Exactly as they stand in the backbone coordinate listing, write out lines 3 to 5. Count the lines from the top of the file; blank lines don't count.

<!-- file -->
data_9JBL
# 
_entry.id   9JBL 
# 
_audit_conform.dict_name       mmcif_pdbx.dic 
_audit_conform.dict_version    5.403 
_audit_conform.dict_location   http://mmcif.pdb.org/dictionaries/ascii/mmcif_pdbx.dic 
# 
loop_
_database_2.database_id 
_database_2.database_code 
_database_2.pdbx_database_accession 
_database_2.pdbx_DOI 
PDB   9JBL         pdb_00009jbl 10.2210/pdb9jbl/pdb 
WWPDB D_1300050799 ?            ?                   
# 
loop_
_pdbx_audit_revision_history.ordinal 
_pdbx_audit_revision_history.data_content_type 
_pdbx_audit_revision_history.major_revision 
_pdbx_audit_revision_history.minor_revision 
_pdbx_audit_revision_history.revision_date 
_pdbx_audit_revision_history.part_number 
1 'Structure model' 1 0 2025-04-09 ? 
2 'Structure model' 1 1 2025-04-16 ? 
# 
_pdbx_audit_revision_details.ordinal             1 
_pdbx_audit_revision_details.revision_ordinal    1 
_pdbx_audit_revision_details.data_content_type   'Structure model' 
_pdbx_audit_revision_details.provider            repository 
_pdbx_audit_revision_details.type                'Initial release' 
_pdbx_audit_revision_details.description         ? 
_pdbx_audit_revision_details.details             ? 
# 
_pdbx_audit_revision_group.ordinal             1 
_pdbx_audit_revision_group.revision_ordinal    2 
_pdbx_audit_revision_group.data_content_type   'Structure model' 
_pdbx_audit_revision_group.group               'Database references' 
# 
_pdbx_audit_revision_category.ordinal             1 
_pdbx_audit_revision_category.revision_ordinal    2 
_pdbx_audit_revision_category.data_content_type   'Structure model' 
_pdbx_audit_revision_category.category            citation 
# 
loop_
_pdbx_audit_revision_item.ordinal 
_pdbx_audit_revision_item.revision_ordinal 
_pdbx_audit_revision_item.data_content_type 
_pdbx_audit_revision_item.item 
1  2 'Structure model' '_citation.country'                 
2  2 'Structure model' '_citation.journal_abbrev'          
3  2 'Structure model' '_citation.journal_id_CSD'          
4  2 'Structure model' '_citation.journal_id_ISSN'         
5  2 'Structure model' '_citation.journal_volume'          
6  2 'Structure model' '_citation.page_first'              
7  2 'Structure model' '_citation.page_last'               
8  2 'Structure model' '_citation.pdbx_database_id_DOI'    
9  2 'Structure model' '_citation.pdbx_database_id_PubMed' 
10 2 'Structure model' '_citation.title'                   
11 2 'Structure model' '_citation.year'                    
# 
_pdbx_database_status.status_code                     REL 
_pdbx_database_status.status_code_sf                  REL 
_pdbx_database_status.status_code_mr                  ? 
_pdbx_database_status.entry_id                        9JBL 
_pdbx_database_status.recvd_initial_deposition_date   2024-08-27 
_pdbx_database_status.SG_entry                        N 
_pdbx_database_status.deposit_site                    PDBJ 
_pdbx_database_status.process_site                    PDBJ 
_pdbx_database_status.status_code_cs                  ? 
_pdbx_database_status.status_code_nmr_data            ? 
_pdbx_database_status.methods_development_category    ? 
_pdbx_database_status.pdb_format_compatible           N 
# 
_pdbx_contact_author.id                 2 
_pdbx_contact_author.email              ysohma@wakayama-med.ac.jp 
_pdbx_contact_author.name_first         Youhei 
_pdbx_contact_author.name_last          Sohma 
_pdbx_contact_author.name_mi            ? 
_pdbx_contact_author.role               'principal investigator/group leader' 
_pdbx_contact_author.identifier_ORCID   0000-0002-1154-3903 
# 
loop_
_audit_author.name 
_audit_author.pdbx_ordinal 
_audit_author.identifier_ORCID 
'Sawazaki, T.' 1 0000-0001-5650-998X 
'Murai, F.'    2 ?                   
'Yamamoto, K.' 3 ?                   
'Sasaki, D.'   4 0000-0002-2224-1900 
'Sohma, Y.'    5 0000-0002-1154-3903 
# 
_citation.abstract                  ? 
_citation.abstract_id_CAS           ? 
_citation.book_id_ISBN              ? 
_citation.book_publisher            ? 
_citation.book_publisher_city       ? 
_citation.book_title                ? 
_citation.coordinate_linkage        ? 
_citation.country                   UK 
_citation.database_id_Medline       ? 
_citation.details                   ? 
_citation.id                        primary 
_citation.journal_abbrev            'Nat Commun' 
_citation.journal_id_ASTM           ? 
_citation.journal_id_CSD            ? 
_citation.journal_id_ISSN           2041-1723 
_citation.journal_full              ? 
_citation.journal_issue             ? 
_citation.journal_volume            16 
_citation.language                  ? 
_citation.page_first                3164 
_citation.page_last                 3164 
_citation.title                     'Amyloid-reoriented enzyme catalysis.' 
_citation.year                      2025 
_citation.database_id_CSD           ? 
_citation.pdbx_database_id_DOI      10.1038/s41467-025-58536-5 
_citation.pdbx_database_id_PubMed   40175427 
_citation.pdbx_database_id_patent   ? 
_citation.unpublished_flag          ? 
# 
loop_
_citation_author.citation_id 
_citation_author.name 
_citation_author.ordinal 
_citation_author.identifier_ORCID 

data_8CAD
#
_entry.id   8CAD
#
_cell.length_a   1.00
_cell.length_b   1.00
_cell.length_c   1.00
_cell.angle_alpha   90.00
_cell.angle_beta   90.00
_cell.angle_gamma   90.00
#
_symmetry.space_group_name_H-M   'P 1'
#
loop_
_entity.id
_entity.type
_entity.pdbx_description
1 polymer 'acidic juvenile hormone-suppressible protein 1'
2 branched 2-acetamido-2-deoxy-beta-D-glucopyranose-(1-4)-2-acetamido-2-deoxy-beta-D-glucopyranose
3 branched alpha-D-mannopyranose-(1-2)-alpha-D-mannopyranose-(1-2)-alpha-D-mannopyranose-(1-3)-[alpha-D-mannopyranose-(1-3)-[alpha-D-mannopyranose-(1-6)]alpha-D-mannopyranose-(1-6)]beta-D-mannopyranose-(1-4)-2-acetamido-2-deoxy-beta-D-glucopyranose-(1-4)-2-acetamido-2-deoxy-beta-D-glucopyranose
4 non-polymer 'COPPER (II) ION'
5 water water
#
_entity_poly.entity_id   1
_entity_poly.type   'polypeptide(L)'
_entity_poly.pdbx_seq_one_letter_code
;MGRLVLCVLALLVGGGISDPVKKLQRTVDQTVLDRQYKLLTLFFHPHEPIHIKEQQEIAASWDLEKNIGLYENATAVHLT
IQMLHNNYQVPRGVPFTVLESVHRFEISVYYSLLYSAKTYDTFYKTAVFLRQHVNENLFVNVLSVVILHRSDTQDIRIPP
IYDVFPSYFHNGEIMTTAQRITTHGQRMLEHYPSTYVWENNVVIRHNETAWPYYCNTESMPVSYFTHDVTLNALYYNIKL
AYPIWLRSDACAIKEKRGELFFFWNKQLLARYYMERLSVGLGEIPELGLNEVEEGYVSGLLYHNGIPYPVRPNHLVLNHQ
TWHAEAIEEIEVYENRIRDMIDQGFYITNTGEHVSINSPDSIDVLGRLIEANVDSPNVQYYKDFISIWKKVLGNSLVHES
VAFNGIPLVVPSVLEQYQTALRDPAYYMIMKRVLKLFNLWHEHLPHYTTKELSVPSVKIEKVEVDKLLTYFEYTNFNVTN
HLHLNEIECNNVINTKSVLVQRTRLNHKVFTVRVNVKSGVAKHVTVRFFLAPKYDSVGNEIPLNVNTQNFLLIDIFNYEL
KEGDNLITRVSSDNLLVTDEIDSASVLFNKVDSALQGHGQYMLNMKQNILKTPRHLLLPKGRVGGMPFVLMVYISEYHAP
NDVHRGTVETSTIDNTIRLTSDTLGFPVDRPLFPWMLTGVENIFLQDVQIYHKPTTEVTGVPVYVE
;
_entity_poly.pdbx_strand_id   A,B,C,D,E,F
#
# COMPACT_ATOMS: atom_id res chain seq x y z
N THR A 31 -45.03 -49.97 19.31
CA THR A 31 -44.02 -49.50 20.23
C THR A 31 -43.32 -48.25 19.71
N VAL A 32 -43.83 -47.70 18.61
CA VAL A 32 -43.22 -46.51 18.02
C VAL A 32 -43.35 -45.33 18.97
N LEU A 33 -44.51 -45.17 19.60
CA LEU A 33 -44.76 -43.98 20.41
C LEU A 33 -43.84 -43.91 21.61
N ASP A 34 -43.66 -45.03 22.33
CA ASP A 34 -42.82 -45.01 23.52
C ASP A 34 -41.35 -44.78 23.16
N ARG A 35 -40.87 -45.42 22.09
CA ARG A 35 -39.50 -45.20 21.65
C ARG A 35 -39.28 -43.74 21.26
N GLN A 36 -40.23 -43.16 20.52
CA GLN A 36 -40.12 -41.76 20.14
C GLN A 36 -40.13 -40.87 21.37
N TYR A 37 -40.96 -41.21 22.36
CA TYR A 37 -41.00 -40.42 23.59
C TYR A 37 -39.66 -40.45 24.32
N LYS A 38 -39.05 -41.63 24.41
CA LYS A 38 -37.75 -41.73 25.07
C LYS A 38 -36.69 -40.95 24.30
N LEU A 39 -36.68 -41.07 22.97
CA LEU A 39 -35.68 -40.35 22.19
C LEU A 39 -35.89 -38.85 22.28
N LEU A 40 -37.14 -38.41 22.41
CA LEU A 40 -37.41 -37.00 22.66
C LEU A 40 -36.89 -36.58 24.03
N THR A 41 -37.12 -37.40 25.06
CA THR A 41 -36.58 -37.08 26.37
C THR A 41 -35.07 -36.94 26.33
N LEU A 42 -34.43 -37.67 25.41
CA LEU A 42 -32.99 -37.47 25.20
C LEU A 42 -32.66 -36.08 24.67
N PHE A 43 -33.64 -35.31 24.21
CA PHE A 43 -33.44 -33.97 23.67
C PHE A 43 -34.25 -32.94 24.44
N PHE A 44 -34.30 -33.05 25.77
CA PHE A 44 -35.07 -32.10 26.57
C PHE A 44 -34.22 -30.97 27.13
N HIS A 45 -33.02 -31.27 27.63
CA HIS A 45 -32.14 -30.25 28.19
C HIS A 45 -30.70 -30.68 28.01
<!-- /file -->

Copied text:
_entry.id   9JBL 
# 
_audit_conform.dict_name       mmcif_pdbx.dic 